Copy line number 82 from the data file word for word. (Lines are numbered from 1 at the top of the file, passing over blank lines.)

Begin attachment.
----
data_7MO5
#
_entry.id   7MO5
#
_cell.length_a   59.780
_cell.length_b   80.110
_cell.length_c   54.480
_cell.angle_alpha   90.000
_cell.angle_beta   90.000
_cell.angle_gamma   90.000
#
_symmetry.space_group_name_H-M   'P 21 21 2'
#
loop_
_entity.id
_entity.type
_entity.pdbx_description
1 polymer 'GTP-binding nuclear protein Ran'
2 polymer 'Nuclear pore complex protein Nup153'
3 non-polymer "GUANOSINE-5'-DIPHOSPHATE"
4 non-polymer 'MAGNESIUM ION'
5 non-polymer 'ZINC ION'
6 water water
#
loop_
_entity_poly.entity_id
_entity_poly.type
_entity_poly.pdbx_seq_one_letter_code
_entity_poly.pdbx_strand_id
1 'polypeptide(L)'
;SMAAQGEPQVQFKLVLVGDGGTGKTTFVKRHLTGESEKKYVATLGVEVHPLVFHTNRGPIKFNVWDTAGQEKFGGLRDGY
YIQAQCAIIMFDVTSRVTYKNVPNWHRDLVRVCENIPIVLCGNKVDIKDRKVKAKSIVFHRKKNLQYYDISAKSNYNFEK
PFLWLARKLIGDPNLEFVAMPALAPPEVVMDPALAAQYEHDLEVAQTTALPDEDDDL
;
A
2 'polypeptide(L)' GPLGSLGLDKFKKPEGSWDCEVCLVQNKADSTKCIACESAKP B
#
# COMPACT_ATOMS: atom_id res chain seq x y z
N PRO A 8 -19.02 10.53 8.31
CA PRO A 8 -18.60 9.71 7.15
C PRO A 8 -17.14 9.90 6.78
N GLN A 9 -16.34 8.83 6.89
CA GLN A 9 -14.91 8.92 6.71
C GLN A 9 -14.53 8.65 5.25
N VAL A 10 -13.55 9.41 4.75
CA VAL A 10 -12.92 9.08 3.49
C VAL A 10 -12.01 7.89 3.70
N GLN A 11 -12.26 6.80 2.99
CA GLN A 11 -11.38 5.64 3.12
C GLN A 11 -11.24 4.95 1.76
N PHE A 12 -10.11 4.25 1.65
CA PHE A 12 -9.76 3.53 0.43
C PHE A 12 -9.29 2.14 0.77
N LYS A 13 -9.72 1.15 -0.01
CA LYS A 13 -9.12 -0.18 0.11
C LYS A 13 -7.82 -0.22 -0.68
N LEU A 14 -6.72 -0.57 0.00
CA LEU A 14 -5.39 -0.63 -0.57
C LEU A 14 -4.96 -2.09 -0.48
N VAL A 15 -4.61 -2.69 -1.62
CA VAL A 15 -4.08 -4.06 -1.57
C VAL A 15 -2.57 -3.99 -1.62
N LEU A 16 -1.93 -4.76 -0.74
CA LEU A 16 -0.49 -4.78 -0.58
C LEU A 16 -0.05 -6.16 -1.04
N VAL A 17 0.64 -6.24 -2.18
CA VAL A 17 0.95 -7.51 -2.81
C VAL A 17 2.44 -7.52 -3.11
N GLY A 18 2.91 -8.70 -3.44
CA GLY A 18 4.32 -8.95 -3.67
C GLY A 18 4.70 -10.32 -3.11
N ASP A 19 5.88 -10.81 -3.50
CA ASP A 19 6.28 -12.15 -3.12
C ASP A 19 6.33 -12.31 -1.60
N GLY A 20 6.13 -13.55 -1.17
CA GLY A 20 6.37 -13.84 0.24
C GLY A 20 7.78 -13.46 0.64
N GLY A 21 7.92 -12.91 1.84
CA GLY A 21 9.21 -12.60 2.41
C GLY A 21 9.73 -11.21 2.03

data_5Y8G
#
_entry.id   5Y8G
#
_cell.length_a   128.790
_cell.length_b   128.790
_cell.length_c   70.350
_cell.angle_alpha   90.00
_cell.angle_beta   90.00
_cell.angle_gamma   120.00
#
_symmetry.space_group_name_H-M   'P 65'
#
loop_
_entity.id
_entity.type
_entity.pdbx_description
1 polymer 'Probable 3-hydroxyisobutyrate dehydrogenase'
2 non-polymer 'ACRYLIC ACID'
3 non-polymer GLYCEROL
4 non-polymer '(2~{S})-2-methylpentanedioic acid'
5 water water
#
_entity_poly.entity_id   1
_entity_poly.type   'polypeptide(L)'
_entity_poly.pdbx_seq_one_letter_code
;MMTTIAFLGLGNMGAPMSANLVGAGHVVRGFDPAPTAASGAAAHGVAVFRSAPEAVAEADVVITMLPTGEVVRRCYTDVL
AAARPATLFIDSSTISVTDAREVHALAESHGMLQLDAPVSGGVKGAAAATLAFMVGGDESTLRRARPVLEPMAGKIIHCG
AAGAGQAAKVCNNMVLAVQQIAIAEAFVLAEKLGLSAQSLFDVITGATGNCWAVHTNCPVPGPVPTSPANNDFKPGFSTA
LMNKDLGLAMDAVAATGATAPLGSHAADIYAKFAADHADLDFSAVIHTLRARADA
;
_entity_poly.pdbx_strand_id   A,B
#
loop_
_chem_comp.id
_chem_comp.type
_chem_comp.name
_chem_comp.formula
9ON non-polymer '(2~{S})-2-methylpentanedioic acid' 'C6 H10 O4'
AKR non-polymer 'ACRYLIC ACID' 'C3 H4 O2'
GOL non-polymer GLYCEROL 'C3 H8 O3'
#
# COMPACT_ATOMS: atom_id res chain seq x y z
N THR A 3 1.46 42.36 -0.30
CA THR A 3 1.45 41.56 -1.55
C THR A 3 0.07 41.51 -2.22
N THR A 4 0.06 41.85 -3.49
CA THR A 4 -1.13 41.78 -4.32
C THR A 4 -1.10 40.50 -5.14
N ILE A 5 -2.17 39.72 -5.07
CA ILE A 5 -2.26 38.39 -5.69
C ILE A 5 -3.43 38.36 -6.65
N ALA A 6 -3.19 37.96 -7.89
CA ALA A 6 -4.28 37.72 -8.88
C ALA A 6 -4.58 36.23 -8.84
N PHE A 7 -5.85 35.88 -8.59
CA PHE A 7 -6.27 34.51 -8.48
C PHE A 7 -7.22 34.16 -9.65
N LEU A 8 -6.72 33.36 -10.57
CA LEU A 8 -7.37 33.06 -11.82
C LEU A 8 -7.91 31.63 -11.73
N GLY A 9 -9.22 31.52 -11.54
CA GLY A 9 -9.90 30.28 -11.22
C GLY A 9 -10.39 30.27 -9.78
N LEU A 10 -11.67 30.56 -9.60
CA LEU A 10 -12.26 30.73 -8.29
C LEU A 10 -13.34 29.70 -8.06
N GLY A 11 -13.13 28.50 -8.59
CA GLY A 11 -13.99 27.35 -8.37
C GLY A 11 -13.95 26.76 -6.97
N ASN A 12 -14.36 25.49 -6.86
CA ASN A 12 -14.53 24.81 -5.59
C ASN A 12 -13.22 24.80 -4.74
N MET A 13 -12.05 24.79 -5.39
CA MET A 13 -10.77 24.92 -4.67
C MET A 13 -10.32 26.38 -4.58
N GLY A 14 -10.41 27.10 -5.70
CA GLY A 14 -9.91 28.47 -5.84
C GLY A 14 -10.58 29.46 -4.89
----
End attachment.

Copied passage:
#